Abstract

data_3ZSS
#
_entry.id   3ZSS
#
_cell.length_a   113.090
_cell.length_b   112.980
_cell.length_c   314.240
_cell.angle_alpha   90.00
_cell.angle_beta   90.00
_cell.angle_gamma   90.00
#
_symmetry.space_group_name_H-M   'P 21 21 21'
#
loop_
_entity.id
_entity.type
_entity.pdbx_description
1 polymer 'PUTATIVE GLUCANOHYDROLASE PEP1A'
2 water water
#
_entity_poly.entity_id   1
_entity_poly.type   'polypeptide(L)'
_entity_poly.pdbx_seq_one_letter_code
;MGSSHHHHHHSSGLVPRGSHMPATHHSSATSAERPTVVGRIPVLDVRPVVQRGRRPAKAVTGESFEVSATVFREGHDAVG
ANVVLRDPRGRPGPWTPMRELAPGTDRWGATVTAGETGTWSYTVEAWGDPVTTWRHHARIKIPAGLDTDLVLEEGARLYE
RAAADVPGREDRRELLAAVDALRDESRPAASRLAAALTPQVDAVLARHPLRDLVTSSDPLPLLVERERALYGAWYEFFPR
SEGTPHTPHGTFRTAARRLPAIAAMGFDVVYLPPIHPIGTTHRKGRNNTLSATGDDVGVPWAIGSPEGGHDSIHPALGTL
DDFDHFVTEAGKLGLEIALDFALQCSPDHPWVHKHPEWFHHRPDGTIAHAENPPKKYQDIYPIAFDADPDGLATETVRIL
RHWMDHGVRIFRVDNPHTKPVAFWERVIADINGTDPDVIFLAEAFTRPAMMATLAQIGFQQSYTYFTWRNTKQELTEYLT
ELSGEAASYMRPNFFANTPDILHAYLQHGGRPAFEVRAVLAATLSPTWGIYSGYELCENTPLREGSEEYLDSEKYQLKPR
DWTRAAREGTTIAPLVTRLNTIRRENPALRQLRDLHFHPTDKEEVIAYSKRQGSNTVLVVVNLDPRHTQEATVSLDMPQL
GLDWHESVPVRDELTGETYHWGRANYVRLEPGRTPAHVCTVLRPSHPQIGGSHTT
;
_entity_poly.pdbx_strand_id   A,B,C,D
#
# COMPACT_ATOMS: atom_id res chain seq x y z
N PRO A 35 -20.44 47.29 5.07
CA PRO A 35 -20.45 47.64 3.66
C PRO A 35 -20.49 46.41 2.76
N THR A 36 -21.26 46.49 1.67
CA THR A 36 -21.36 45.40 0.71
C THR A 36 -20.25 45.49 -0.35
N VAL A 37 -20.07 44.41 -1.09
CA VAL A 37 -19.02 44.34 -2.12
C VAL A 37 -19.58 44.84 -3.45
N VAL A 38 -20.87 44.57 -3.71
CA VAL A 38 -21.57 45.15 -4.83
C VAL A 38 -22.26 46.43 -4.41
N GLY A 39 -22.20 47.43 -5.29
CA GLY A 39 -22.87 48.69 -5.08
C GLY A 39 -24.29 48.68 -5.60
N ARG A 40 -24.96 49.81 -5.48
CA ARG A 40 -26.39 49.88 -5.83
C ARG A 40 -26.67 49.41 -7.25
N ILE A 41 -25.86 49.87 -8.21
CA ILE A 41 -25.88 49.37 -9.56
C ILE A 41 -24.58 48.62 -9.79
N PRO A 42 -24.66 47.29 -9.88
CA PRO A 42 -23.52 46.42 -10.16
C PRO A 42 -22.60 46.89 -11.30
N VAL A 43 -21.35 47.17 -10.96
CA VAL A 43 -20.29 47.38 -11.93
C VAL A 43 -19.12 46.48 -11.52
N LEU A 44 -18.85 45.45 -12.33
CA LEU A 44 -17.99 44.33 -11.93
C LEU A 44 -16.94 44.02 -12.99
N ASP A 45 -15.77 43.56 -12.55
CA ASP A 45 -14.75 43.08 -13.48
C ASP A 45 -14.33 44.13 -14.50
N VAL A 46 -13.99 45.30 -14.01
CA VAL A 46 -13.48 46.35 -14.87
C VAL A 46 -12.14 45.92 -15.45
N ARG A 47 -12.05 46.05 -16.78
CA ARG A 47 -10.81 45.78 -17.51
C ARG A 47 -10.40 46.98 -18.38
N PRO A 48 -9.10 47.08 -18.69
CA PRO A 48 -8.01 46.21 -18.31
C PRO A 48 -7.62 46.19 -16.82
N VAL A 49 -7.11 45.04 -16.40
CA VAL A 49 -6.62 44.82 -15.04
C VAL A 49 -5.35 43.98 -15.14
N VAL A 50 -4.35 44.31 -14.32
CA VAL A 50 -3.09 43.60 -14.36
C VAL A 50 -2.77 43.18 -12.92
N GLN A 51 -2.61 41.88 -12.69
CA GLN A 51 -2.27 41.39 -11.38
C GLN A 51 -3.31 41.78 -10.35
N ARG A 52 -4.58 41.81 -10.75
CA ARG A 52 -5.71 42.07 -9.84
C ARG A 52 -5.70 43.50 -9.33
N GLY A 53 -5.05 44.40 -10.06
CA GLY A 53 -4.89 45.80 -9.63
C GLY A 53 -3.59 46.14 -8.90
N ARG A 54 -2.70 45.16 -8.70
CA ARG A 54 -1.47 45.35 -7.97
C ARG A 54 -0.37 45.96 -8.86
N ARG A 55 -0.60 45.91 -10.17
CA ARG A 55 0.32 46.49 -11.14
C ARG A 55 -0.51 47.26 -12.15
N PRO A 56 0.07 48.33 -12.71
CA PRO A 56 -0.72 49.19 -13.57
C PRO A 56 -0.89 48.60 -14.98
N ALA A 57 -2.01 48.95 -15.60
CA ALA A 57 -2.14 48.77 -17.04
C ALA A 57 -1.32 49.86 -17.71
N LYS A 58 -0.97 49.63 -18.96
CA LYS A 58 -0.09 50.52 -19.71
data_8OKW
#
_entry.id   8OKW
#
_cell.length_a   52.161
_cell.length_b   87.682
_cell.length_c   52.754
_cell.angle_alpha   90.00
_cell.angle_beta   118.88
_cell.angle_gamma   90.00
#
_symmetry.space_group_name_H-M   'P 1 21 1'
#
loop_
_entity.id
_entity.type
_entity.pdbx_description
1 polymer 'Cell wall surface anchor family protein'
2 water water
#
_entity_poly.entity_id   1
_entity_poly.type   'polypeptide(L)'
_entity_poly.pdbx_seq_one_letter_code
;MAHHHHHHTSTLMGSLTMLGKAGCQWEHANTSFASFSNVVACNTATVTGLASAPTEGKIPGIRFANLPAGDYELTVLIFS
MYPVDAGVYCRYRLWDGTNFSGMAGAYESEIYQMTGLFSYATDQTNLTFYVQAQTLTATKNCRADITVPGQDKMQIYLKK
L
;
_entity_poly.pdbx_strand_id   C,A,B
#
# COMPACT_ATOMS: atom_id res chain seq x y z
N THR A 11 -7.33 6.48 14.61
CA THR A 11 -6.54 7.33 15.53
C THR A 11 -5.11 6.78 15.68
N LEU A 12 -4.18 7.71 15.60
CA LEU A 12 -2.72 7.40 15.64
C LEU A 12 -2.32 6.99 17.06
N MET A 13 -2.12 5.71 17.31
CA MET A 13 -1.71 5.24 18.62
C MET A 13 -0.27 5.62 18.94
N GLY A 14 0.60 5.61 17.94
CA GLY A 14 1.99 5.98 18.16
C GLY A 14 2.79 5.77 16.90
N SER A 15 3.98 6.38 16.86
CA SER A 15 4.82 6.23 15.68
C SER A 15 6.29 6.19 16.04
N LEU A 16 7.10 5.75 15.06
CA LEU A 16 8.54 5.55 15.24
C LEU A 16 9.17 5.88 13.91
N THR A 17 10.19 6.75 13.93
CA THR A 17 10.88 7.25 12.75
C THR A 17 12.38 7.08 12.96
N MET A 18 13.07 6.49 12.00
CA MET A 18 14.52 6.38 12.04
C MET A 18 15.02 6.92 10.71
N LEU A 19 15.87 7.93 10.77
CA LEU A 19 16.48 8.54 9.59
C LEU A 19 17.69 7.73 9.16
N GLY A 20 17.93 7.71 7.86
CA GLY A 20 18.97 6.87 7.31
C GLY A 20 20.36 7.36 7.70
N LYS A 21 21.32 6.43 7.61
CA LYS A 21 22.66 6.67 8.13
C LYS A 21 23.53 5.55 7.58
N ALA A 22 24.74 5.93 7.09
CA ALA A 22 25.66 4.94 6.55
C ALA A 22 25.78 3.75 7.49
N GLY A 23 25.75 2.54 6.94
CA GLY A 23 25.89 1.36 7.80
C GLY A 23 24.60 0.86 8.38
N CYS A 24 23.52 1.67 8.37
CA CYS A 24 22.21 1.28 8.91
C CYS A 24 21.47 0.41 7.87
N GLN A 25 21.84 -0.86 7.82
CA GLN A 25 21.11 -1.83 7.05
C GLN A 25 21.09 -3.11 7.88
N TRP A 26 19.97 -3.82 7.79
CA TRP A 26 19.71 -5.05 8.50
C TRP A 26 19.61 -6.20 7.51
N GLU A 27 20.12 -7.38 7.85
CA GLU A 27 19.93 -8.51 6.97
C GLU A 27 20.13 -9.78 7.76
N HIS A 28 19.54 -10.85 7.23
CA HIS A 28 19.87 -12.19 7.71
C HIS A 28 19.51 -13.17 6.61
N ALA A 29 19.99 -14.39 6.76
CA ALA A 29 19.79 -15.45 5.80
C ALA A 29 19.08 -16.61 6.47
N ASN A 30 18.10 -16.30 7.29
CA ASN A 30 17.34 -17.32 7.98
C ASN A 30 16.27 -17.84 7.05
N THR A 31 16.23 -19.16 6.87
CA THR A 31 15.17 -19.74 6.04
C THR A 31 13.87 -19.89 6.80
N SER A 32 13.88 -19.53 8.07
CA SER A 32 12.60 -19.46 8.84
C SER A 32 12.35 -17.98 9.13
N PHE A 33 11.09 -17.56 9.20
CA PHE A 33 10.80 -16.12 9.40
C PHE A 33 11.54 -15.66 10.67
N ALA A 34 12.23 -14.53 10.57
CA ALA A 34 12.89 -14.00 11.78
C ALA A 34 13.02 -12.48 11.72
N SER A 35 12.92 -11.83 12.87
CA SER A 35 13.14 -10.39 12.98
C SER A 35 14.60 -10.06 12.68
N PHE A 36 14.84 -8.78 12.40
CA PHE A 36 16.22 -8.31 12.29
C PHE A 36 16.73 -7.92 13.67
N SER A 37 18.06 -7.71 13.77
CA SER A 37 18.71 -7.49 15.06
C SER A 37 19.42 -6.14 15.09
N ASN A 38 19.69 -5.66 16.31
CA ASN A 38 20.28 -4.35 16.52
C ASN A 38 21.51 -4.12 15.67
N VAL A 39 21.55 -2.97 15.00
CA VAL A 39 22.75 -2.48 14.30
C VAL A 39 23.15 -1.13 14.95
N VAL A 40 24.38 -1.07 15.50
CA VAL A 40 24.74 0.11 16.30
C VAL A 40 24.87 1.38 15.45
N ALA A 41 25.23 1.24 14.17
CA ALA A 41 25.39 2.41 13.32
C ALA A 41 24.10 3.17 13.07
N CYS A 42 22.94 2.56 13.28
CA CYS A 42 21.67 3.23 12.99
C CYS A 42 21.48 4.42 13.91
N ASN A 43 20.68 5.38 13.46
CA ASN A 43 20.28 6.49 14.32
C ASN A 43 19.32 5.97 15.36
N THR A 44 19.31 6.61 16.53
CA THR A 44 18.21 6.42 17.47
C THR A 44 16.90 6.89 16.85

Forms are essential for service delivery in public administrations as they enable the exchange of data between citizens and the administration. Although administrations rely on an adequate quality of the data transmitted through forms for their decision-making, unfortunately, the data are often of unsatisfactory quality, which can usually be traced back to the data sources: forms. Current research on form design is aligned with the needs of citizens while disregarding the relationship between forms and the administration’s data quality. However, addressing this relationship can be beneficial to indicate further weaknesses in form design. Therefore, in this research-in-progress paper, we consider both form design and data quality. We follow a design-oriented research approach to address the following research goal: Design of metrics for evaluating the fulfillment of usability guidelines for form design using data submitted through forms. Hence, we investigate which form design guidelines are suitable for being evaluated through submitted data and their quality, and we present first metrics. The evaluation of the metrics is part of future work. Our paper is a first step to theoretically relate data quality dimensions and form usability guidelines. Public administrations can use our metrics to further improve their forms.

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